• Good value for money 27%
  • Safe, controlled products 23%
  • Taste and aroma 20%
  • Valued company brand, company reliability 15%

As we can see, quality and reliability are the traits that distinguish products Made in Italy.

ITALIANS AND ORGANICS: how demand has changed

The SANA chart below considers data for the current year and explains how in the last decade Italian families’ demand for organic products has grown radically. In fact, in 2012 the percentage of families who bought organic products at least once is 53%, with an exponential growth of 86% today.

 

For consumers, key considerations when buying food are value for money, high quality in general and products from value chains that are tracked, certified and controlled. Therefore, choosing an organic product does not just mean buying a high quality product, but rather a set of values and guarantees.

The demand for organic products is also driven by consumers’ growing interest in physical well-being and protecting the environment.

In the first half of 2019, the distribution of consumption in Italy was well defined, with a predominance in northern Italy, with 36% in the north-west and 27% in the north-east, and a decrease towards central and southern Italy (25% Central and Sardinia, 12% South and Sicily).

However, there was also a higher propensity to buy compared to the previous year in southern Italy, even if more modest, where the comparison with the first half of 2018 shows an increase of 7.6% in the Central-Sardinian area and 7.0% in the South-Sicily region.

 

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ITALIAN GROCERY SHOPPING: how has the organic share of the shopping cart grown?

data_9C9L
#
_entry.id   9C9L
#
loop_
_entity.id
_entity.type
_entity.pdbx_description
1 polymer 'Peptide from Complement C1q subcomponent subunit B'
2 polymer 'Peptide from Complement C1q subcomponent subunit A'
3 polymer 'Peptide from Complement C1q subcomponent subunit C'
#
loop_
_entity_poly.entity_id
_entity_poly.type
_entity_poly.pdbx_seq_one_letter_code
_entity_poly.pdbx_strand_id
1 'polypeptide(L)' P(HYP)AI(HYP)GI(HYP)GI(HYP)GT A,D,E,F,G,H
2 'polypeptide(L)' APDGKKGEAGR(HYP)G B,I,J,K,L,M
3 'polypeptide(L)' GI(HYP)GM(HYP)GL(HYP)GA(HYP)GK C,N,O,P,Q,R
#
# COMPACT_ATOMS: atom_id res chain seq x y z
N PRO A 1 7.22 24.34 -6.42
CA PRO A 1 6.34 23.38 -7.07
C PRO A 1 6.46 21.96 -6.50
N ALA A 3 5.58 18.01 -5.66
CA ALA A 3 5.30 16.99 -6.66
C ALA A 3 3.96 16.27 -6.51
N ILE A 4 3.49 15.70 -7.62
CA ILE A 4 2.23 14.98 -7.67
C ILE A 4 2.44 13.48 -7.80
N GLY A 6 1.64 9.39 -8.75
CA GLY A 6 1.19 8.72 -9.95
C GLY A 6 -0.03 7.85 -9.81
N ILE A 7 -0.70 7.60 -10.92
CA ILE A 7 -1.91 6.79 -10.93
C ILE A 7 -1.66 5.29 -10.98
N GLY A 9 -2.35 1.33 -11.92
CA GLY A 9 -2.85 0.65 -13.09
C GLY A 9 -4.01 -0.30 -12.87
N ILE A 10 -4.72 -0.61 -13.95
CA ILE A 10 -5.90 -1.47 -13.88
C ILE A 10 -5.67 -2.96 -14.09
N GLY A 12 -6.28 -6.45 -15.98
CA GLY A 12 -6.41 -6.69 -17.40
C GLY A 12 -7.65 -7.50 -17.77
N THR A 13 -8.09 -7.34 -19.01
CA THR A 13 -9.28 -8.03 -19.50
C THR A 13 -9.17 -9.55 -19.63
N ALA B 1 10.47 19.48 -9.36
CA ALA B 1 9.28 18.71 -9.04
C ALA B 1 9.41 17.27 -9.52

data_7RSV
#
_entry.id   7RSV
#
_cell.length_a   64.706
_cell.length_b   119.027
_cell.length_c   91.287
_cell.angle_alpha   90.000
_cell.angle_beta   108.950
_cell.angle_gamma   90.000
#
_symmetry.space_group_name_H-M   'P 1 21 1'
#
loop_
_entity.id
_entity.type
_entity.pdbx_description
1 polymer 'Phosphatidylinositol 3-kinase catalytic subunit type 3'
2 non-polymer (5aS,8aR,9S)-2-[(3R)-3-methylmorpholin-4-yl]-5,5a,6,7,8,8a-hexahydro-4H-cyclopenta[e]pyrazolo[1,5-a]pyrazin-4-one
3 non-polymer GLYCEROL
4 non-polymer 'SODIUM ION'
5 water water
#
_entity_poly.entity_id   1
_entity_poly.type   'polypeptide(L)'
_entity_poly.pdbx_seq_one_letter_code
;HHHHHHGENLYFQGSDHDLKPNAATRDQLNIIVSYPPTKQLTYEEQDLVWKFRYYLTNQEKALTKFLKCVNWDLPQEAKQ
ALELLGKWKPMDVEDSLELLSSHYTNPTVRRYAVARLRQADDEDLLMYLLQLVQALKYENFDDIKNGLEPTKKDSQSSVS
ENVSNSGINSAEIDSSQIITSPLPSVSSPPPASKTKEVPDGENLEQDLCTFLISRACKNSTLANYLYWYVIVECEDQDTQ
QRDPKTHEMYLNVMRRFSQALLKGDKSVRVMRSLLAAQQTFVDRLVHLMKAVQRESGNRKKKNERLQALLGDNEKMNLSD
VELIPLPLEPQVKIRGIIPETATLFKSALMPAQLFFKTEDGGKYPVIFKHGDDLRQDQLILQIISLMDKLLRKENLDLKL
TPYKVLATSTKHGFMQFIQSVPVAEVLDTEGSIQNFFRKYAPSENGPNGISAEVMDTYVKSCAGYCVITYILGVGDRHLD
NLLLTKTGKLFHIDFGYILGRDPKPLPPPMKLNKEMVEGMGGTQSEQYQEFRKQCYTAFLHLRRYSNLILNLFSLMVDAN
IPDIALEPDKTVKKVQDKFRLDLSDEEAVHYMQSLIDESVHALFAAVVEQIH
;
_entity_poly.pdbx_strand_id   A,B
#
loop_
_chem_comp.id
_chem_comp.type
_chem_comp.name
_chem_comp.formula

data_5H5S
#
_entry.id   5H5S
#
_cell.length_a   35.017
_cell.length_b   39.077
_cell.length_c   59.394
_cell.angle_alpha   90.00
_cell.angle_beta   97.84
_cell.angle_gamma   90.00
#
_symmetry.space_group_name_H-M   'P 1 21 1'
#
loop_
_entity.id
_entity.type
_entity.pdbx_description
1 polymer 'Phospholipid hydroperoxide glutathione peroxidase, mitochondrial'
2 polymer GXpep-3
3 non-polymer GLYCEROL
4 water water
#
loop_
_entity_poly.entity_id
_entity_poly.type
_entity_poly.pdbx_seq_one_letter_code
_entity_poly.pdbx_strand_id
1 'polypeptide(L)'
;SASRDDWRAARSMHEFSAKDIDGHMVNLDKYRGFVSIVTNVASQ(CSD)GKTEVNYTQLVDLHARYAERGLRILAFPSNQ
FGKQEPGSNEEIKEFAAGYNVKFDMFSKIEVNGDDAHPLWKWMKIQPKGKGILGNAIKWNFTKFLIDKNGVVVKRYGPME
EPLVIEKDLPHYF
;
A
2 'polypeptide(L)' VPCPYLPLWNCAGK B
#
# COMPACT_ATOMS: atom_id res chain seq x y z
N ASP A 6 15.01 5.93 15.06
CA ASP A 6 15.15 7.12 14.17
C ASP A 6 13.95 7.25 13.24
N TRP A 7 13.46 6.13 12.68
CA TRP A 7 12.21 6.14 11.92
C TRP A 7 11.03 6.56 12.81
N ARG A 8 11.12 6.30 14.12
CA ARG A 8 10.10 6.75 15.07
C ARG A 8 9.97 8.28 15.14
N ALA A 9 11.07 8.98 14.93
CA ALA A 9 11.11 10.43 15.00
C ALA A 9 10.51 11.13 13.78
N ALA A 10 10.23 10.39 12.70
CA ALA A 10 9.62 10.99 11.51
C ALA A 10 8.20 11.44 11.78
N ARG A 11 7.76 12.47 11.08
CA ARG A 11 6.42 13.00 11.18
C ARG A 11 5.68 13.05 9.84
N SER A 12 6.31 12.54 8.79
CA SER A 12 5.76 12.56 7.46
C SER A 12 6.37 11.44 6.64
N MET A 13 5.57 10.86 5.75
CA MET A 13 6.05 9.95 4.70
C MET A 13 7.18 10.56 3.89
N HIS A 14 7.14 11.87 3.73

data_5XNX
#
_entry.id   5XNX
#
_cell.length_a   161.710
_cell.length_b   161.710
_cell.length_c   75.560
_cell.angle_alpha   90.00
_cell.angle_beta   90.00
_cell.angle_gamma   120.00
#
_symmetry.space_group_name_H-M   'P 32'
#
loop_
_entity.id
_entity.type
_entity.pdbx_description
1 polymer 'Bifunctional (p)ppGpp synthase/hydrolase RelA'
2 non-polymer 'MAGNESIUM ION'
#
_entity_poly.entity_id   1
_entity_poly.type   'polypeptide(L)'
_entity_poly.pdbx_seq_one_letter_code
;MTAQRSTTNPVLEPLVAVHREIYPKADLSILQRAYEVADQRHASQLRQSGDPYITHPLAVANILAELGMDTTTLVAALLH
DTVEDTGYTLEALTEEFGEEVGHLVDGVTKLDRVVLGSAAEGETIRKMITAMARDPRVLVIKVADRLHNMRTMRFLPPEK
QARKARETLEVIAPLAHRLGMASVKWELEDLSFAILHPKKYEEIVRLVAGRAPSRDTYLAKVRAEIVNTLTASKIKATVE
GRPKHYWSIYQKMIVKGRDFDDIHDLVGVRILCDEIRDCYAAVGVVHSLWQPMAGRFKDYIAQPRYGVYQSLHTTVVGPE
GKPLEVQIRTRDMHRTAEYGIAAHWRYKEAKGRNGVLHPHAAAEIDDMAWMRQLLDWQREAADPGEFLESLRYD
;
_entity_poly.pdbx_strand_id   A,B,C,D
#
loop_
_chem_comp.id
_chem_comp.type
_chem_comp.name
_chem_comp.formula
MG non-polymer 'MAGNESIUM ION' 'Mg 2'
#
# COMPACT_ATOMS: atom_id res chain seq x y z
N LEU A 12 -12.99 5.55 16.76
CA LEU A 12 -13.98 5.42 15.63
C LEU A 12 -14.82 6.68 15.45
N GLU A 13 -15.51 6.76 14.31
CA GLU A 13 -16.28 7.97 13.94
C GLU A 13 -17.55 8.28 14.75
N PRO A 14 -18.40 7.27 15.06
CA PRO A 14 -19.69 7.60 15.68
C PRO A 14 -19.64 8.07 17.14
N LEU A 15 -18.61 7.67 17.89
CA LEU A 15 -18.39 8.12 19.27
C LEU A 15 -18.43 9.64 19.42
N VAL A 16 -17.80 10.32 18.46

Italian consumers’ organic shopping cart is packed with foods ranging from fruits and vegetables to fresh eggs and meat, especially poultry. Consumers prefer extra virgin olive oil and don’t go without a good glass of wine, but sales of oil and certified wine still have space for growth.

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Among the most popular products:

• +18.8% poultry

• +6.7% breakfast cereals

• +4.1% fresh 4th range vegetables

97% of Italian families buy organic products (only 62% declare it), 78% of organic consumption is attributable to 30% of regular buyers, 3 million shop for organic products in specialised stores.

The drivers of choice are not just the product but also the point of sale. There are numerous channels to sell these products. Consumers tend to prefer one point of sale over another for many reasons, in particular reliability, choice and cost.

Specialised stores are considered the best channel for purchasing organic food products and are generally chosen for their assortment of the best and healthiest products. Direct sales from organic producers are of greater interest to families with children up to 6 years of age and young people in general (up to 44 years old). A portion of consumers also buys its organic food from supermarkets and hypermarkets, albeit to a lesser extent.

In short, this overview of the data shows that more and more Italian families are attentive to the quality of life and consequently prefer organic food, where transparency and quality are “guaranteed”.

This is certainly not a passing fashion, but rather a global change of needs and requirements. We must therefore be ready to fully meet the new demands of the market.